Kevin Pietersen remains a cool and composed figure ahead of what will be a tough tour © Getty Images

Kevin Pietersen believes that high confidence and the readiness to be on a learning curve will be crucial if England are to overcome India in the upcoming series.

"You've got to adapt or else you die. You can't go and play like you play in England, South Africa or Australia," said Pietersen. "It takes time but I'm a very quick learner. It doesn't take me long to get going in different conditions so hopefully it won't take me long to get going here," he told reporters at the team hotel in Mumbai today.

Pietersen had a fine tour of India as part of the England A team that competed in the Duleep Trophy in 2003-04 and he said that experience was important. "In terms of preparation it actually gives me a lot of confidence that I can get a few runs in the subcontinent. I got four hundreds in four different games here, the last time I toured India. I had a pretty ok tour of Pakistan. I got a Test hundred and I played two one-dayers and I got a fifty. It's the confidence factor you need to take into the subcontinent and I have that."

Stressing the importance of possessing the right attitude while batting in India, Pietersen said, "It's about a lot more patience out here. It's a case of a different mindset as well. You've got to be very mentally focused and know your game inside out. To be successful in the subcontinent, because of the different wickets, the spinners, it's a case of working as hard as you can to groom your game."

He added that England would have their work cut out while facing India's bowling attack comprising three left-arm medium pacers, apart from Anil Kumble and Harbhajan Singh. "It's a different kettle of fish now facing the likes of Harbhajan, Kumble and [Irfan] Pathan. To be fair, the bowling attacks I faced when I got those hundreds [for England A] is nothing compared to what I'm going to face here. We've watched how the bowlers have been bowling. None of the net bowlers we've been given are left-armers and we don't have any. But we've practiced accordingly, changed angles and technical things to hopefully counter left-arm swing bowling.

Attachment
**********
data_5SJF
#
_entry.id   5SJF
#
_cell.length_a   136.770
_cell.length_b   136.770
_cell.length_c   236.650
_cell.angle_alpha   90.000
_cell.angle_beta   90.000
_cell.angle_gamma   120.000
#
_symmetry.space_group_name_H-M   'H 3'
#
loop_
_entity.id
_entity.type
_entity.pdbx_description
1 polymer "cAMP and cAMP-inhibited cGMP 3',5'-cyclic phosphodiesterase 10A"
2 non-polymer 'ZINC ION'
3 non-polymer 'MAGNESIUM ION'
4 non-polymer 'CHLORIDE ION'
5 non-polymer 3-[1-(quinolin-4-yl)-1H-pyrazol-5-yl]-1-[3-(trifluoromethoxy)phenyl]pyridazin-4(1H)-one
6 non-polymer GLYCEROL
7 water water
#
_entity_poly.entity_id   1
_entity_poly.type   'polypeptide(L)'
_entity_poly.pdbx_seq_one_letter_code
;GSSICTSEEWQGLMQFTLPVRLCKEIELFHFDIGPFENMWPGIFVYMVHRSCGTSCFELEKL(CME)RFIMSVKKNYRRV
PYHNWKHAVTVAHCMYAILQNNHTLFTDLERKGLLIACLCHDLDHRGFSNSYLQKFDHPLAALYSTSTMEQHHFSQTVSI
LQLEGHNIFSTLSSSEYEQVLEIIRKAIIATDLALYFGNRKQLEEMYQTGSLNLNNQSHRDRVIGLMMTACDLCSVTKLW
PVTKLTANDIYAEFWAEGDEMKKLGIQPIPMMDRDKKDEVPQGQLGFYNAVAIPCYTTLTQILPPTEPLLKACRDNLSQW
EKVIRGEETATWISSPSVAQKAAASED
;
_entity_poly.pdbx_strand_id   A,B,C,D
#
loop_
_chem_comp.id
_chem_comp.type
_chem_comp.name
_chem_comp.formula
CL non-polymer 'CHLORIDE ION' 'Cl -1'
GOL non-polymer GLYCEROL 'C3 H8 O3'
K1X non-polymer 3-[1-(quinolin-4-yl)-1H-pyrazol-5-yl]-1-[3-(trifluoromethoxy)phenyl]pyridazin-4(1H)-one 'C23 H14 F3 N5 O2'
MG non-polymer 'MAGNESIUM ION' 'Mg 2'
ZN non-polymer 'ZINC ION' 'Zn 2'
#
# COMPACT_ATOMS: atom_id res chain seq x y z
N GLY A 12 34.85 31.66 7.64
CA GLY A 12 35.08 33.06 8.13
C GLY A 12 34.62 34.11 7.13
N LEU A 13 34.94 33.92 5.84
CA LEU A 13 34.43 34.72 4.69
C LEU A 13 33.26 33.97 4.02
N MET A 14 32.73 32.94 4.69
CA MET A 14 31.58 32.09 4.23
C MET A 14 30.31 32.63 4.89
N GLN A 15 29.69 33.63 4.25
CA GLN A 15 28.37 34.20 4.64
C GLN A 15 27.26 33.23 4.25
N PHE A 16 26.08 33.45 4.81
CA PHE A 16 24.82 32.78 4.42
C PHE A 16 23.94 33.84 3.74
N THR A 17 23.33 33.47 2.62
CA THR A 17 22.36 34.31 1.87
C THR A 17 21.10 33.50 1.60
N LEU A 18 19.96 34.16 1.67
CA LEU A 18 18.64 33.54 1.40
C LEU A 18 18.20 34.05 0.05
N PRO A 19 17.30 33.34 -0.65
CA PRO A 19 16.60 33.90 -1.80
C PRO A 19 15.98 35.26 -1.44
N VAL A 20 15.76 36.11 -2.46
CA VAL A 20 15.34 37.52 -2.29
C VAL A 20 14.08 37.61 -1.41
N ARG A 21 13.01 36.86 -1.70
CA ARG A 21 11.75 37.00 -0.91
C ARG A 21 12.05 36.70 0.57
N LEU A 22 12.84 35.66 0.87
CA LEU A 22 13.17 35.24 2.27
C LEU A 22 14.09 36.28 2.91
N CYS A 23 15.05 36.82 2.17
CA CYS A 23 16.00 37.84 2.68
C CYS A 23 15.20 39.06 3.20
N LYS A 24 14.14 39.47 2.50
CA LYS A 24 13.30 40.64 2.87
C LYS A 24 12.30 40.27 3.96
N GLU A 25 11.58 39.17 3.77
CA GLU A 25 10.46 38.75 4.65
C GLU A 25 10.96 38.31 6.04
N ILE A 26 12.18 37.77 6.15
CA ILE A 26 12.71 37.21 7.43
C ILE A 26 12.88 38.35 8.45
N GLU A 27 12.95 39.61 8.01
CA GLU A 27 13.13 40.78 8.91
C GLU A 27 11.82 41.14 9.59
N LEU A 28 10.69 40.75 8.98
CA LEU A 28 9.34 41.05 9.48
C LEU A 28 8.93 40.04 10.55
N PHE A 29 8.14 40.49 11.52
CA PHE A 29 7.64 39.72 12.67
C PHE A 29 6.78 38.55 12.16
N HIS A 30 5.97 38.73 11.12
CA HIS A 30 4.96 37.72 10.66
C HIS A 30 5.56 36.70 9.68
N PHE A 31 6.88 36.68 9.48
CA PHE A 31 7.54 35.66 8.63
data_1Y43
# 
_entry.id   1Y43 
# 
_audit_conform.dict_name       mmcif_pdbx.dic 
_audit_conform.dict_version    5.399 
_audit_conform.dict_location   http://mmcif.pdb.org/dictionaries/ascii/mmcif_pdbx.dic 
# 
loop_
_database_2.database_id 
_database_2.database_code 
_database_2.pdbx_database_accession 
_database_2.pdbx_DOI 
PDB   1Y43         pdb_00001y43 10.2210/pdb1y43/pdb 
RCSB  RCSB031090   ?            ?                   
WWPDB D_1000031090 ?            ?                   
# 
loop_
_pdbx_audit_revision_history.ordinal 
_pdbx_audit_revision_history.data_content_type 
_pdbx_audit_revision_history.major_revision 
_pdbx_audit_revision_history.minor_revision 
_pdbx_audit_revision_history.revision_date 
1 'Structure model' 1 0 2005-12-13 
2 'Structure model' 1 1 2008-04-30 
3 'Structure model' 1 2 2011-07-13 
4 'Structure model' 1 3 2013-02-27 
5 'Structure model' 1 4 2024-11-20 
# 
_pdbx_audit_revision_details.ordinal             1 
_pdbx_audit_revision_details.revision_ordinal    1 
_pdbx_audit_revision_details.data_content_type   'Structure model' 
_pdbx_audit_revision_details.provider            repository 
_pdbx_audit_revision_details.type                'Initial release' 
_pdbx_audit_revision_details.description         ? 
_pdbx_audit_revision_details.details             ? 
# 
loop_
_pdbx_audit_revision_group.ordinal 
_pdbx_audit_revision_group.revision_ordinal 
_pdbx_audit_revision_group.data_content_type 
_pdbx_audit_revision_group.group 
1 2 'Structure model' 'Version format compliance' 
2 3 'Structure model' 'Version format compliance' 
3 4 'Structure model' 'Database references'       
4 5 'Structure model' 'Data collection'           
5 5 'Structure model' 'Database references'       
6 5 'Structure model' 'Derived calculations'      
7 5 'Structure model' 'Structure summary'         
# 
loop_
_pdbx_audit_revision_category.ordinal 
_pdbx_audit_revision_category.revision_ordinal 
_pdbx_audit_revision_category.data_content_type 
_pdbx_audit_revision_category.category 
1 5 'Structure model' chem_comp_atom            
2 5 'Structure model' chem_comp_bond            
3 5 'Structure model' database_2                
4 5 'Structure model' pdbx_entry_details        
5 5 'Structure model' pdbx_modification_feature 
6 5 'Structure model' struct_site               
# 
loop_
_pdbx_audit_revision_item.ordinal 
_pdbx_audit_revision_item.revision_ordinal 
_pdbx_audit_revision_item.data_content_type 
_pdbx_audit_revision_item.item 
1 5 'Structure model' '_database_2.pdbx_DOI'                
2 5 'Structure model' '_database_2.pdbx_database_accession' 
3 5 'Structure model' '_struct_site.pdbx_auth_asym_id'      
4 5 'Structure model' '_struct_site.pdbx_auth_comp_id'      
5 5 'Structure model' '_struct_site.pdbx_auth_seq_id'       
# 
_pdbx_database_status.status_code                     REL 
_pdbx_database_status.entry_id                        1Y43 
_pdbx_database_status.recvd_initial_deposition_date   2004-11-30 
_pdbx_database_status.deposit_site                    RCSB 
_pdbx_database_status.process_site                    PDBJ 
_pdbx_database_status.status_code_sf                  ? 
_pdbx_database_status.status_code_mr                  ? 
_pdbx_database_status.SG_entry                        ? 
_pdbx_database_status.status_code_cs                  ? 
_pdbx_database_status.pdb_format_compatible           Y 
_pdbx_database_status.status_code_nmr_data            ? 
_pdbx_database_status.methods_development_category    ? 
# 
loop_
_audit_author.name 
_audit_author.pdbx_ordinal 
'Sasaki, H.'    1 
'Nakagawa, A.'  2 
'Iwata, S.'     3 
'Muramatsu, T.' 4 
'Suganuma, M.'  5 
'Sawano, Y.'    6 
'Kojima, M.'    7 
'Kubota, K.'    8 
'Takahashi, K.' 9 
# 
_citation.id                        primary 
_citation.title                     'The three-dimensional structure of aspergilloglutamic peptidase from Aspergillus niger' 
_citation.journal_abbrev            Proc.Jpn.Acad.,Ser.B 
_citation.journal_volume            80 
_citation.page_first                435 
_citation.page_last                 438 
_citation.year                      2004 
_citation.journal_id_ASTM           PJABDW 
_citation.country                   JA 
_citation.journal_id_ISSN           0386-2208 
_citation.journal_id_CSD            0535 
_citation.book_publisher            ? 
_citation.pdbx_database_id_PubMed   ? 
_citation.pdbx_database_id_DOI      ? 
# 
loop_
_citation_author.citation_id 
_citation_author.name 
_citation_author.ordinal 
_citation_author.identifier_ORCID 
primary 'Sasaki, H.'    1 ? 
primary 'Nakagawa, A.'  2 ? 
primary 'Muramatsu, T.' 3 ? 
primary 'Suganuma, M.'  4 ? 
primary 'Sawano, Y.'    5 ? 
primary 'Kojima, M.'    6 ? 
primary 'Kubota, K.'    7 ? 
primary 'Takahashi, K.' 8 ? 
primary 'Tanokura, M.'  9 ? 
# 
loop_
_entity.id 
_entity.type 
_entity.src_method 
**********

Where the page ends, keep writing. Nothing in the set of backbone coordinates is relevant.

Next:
"I've faced offspin and I've faced legspin but these are world class bowlers [Kumble and Harbhajan]. They bowled Australia out and they can bowl out any team in the world. Especially in India, it's going to be testing conditions. The whole England team has a challenge and we're looking forward to it."

A rib injury forced Pietersen to miss the last three one-dayers against Pakistan but he was happy with his recovery since then. "It's pretty good. Just feels a little bit uncomfortable now because I've started being active again these last couple of weeks. I was told to rest my body for four-six weeks. I went to South Africa to holiday with my family and I did absolutely nothing, so it's uncomfortable at the moment. I'm not concerned at all because there's no pain."

The time off in South Africa did him a world of good and he was geared up to get back to playing cricket. "It was fantastic, I loved it. I was relaxing with mum, dad, brothers, sisters-in-law and nieces. It gave me my first two months off in five or six years. I'm really looking forward to playing cricket again. It's going to be a very tough tour, Pakistan was very, very hard. India is going to be very, very tough. It always is on the subcontinent."

George Binoy is editorial assistant of Cricinfo